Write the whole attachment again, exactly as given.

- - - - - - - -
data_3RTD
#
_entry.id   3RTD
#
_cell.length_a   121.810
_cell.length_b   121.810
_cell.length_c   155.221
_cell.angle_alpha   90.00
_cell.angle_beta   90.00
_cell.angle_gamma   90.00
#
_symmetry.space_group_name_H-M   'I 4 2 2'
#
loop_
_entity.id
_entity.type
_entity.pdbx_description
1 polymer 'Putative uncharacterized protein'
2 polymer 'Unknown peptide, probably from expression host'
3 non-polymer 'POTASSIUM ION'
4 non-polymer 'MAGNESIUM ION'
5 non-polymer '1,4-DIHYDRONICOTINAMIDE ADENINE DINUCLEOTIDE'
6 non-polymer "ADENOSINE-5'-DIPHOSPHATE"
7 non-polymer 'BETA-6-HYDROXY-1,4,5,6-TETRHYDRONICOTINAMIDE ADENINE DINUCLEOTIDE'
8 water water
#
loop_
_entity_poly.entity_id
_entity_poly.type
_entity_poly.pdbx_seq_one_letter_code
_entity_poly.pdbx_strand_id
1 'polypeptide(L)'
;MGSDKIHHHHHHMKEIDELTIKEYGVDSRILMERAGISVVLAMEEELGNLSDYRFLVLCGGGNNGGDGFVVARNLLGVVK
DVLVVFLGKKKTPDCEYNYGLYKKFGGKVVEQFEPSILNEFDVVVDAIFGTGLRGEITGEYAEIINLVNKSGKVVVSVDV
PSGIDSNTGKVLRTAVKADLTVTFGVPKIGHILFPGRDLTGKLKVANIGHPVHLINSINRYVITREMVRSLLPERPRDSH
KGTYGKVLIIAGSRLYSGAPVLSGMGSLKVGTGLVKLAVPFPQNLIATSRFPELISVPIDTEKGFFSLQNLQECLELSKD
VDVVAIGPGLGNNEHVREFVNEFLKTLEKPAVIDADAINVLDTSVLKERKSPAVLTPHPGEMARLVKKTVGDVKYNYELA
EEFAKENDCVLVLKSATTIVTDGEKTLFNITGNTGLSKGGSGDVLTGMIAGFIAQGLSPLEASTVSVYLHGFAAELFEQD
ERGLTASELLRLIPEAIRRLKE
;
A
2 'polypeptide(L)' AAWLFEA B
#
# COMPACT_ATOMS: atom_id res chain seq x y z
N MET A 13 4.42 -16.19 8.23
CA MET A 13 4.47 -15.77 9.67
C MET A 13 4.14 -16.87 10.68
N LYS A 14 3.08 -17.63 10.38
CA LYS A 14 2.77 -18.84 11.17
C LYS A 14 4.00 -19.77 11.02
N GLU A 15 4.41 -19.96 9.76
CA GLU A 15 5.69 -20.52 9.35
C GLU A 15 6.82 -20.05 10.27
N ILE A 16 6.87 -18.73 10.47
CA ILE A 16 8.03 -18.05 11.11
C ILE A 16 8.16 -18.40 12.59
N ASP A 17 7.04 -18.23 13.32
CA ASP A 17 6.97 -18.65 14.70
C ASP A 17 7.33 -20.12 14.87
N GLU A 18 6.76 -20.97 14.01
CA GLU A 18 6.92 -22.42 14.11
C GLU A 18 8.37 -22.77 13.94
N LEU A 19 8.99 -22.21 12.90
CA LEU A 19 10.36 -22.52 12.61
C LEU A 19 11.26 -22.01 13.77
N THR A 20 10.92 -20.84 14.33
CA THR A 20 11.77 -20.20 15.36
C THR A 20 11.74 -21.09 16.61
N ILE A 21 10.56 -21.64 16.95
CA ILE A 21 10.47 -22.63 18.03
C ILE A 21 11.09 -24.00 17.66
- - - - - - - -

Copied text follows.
data_3RTD
#
_entry.id   3RTD
#
_cell.length_a   121.810
_cell.length_b   121.810
_cell.length_c   155.221
_cell.angle_alpha   90.00
_cell.angle_beta   90.00
_cell.angle_gamma   90.00
#
_symmetry.space_group_name_H-M   'I 4 2 2'
#
loop_
_entity.id
_entity.type
_entity.pdbx_description
1 polymer 'Putative uncharacterized protein'
2 polymer 'Unknown peptide, probably from expression host'
3 non-polymer 'POTASSIUM ION'
4 non-polymer 'MAGNESIUM ION'
5 non-polymer '1,4-DIHYDRONICOTINAMIDE ADENINE DINUCLEOTIDE'
6 non-polymer "ADENOSINE-5'-DIPHOSPHATE"
7 non-polymer 'BETA-6-HYDROXY-1,4,5,6-TETRHYDRONICOTINAMIDE ADENINE DINUCLEOTIDE'
8 water water
#
loop_
_entity_poly.entity_id
_entity_poly.type
_entity_poly.pdbx_seq_one_letter_code
_entity_poly.pdbx_strand_id
1 'polypeptide(L)'
;MGSDKIHHHHHHMKEIDELTIKEYGVDSRILMERAGISVVLAMEEELGNLSDYRFLVLCGGGNNGGDGFVVARNLLGVVK
DVLVVFLGKKKTPDCEYNYGLYKKFGGKVVEQFEPSILNEFDVVVDAIFGTGLRGEITGEYAEIINLVNKSGKVVVSVDV
PSGIDSNTGKVLRTAVKADLTVTFGVPKIGHILFPGRDLTGKLKVANIGHPVHLINSINRYVITREMVRSLLPERPRDSH
KGTYGKVLIIAGSRLYSGAPVLSGMGSLKVGTGLVKLAVPFPQNLIATSRFPELISVPIDTEKGFFSLQNLQECLELSKD
VDVVAIGPGLGNNEHVREFVNEFLKTLEKPAVIDADAINVLDTSVLKERKSPAVLTPHPGEMARLVKKTVGDVKYNYELA
EEFAKENDCVLVLKSATTIVTDGEKTLFNITGNTGLSKGGSGDVLTGMIAGFIAQGLSPLEASTVSVYLHGFAAELFEQD
ERGLTASELLRLIPEAIRRLKE
;
A
2 'polypeptide(L)' AAWLFEA B
#
# COMPACT_ATOMS: atom_id res chain seq x y z
N MET A 13 4.42 -16.19 8.23
CA MET A 13 4.47 -15.77 9.67
C MET A 13 4.14 -16.87 10.68
N LYS A 14 3.08 -17.63 10.38
CA LYS A 14 2.77 -18.84 11.17
C LYS A 14 4.00 -19.77 11.02
N GLU A 15 4.41 -19.96 9.76
CA GLU A 15 5.69 -20.52 9.35
C GLU A 15 6.82 -20.05 10.27
N ILE A 16 6.87 -18.73 10.47
CA ILE A 16 8.03 -18.05 11.11
C ILE A 16 8.16 -18.40 12.59
N ASP A 17 7.04 -18.23 13.32
CA ASP A 17 6.97 -18.65 14.70
C ASP A 17 7.33 -20.12 14.87
N GLU A 18 6.76 -20.97 14.01
CA GLU A 18 6.92 -22.42 14.11
C GLU A 18 8.37 -22.77 13.94
N LEU A 19 8.99 -22.21 12.90
CA LEU A 19 10.36 -22.52 12.61
C LEU A 19 11.26 -22.01 13.77
N THR A 20 10.92 -20.84 14.33
CA THR A 20 11.77 -20.20 15.36
C THR A 20 11.74 -21.09 16.61
N ILE A 21 10.56 -21.64 16.95
CA ILE A 21 10.47 -22.63 18.03
C ILE A 21 11.09 -24.00 17.66